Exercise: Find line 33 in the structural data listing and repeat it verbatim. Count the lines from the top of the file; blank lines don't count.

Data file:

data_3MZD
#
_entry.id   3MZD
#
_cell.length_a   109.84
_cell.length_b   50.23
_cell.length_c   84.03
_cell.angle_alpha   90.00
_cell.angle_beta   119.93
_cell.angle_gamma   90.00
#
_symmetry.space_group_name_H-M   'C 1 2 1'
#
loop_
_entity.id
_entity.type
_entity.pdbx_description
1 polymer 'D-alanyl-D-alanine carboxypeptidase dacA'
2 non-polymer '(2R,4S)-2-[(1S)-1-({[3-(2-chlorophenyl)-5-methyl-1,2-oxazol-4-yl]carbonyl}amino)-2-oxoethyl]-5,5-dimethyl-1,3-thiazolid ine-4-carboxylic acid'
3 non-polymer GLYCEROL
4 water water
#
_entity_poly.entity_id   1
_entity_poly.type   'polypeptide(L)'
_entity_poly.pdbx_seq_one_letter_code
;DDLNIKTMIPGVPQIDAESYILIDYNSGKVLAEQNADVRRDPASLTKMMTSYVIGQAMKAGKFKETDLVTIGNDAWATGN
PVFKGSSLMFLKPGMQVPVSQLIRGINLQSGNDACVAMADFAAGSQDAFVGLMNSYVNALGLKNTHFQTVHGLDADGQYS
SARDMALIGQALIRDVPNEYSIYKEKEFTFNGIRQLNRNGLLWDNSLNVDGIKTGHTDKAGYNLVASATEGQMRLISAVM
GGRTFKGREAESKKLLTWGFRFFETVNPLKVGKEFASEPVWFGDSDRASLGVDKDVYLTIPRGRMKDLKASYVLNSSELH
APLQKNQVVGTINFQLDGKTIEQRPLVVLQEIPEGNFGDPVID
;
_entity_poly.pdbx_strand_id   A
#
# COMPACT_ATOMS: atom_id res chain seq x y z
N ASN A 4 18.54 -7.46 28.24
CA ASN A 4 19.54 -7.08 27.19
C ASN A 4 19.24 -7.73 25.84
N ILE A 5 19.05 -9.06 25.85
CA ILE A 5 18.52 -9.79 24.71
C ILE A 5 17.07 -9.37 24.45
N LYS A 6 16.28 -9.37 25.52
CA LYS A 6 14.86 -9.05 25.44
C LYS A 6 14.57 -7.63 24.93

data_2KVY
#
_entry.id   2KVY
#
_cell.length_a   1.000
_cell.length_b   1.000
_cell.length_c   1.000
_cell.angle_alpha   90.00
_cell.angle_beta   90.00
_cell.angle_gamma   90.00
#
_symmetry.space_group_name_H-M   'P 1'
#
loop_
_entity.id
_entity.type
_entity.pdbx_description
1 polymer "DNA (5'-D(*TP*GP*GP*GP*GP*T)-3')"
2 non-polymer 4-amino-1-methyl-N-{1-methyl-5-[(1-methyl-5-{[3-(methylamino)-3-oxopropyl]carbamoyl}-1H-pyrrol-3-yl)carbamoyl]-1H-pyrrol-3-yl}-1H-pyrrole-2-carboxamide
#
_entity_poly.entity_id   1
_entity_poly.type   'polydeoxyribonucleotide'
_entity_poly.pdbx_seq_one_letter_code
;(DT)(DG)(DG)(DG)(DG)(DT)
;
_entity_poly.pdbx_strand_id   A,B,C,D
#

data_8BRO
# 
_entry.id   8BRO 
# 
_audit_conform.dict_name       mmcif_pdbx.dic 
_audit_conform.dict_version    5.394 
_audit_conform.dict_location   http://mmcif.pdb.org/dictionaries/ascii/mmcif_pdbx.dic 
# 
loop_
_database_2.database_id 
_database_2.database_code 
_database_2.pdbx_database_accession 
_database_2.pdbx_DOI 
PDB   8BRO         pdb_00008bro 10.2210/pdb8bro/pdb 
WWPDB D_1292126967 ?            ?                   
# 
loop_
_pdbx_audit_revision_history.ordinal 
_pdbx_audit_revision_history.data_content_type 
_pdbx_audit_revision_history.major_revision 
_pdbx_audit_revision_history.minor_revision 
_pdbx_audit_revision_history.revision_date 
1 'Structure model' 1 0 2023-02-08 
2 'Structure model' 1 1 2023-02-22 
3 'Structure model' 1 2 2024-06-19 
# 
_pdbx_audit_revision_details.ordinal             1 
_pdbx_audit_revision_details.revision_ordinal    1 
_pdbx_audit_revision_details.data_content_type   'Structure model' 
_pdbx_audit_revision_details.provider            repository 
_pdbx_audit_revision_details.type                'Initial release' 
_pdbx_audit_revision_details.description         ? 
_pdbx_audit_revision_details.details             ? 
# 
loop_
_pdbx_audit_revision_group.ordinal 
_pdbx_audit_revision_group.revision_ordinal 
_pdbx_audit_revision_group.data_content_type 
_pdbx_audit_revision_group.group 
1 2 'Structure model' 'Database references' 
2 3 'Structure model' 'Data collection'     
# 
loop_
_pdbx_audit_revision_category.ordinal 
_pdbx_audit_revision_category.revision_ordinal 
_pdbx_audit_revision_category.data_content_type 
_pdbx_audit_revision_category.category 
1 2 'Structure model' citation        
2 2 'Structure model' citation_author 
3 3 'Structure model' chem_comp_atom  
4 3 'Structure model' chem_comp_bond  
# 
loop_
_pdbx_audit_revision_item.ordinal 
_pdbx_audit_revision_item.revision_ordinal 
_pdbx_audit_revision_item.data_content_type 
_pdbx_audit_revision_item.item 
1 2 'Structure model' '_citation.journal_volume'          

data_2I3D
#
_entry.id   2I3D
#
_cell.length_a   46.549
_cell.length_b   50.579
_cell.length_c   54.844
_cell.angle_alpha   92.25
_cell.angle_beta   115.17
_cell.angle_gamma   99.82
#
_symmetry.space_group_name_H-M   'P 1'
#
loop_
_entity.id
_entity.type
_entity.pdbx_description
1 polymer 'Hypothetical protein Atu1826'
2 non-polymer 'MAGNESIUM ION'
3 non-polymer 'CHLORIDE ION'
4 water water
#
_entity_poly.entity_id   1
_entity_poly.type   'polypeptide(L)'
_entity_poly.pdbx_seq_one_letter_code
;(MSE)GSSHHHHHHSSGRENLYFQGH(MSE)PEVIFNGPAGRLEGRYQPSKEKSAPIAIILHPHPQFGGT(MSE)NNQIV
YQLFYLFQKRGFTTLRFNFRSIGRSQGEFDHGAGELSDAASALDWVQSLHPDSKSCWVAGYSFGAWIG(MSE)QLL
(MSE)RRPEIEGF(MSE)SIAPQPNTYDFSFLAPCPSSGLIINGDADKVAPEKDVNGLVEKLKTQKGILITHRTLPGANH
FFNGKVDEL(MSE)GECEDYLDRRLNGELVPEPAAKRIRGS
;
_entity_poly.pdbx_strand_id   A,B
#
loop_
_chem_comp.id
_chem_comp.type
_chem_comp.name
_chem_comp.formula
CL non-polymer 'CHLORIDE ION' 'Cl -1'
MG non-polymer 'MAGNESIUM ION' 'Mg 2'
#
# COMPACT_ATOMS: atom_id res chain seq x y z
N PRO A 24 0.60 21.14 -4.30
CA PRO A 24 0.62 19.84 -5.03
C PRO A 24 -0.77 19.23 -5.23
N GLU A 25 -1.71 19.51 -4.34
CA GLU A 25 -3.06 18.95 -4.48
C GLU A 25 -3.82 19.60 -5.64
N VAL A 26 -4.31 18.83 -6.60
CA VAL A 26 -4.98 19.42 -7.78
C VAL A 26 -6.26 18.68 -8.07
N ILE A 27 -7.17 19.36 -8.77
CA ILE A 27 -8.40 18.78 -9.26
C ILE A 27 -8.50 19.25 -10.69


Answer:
#